A Burr Grinder

May 3, 2011 | By | COMMENTS

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Following my coffee trials on this blog must be like having a petulant four year-old child who wants soup then wants pizza then wants soup again and so on.

See, at first I told you not to worry about grinding your beans fresh in my post: “How To Make a Good Cup of Coffee.” Then Amanda Byron, director of coffee at my favorite coffee shop in New York, Joe, held an intervention (see here) where she told me I was crazy not to grind my beans fresh. I ignored her but felt guilty as time wore on.

And then two things happened:

(1) I had a bag of ground-up coffee in my cabinet that was two weeks old and when I brewed coffee with it, that coffee wasn’t very good at all;

(2) At a hardware store near the Union Square farmer’s market, I found a burr grinder.

A burr grinder is the sine qua non of coffee grinding devises. Everyone, from the most insecure barrista to a coffee barren on a coffee plantation in South America, will tell you, burr grinders are the best.

According to Wikipedia: “Burr mills use two revolving abrasive elements, such as wheels or conical grinding elements, between which the coffee beans are crushed or ‘torn’ with little frictional heating. The process of squeezing and crushing of the beans releases the coffee’s etherical oils, which are then more easily extracted during the infusion process with hot water, making the coffee taste richer and smoother.”

Got that?

The best part, though, is that everyone who recommended a burr grinder told me that it would cost $150. That’s why I never bought one. But this burr grinder (from Cuisinart)? It cost $50!

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There it is in the box, and here it is when I took it out of the box:

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At first I was nervous: was this going to be confusing? What are all these different settings? Would I regret buying this?

But after a cursory glance at the manual, I realized how easy it was going to be.

In this top area:

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You dump your beans. I bought Peruvian beans from Joe recommended by Rickie the barrista:

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In went the beans, and then it’s as easy as setting the dial to the kind of grind you want. For a typical, everyday coffee maker, set it to medium. (If you’re doing French Press, you set it to coarse; if you’re making espresso, you set it to fine.)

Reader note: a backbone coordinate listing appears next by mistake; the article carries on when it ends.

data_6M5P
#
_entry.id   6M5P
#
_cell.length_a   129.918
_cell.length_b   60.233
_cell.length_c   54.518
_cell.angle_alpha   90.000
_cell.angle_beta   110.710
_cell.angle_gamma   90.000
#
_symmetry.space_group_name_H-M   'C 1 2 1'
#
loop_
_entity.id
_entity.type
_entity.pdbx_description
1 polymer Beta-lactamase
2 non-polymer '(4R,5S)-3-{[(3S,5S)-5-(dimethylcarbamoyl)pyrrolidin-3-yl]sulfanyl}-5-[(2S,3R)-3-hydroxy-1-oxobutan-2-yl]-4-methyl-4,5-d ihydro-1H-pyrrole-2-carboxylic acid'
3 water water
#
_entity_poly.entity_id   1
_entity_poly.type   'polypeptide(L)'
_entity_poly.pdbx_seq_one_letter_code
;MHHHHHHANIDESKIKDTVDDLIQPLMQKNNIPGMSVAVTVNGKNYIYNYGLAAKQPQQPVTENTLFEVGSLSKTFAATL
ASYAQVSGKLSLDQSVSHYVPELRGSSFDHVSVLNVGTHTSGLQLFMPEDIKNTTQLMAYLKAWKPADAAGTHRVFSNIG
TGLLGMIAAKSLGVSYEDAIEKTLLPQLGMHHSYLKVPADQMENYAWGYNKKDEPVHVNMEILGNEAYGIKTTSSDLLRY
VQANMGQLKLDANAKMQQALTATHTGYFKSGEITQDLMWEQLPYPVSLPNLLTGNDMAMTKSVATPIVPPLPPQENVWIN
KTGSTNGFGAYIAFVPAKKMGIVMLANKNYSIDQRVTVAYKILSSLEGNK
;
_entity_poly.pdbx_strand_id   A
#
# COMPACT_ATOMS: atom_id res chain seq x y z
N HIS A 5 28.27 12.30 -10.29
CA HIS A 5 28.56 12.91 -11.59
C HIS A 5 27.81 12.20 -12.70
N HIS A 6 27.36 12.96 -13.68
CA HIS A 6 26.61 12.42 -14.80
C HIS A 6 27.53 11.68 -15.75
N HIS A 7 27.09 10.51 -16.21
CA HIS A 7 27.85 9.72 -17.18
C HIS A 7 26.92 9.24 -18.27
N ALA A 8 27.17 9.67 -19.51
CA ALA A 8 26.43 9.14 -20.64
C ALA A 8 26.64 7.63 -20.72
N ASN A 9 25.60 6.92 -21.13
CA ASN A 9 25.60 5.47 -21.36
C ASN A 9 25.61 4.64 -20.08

Then you decide how many cups of coffee you want to make. I set mine to 4 to 6, plugged it in, hit the button and BOOM:

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Beautifully ground coffee at the touch of a button. And the best part is, you don’t have to worry if you’re grinding it too much (something I always worried about when I had a smaller coffee grinder; a valid worry since I once ground the coffee too fine and I had a coffee volcano.)

How did the coffee taste when it was freshly ground?

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It tasted wonderful.

Whereas that old bag of ground-up coffee tasted almost dusty and stale, this coffee tasted fresh and vibrant; I really noticed layers of flavor, flavors I don’t normally detect in coffee that I make at home.

So, yes, I’m a convert: it’s best to grind your beans fresh. And that’s incredibly easy when you have a burr grinder just sitting there, plugged in, next to your coffee machine. Hit a button and seconds later you have freshly ground coffee at your fingertips. I’ll never buy pre-ground coffee again.

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[Note: I just searched on Amazon, and the burr grinder I bought can be yours for the same price--$50--by clicking here.]

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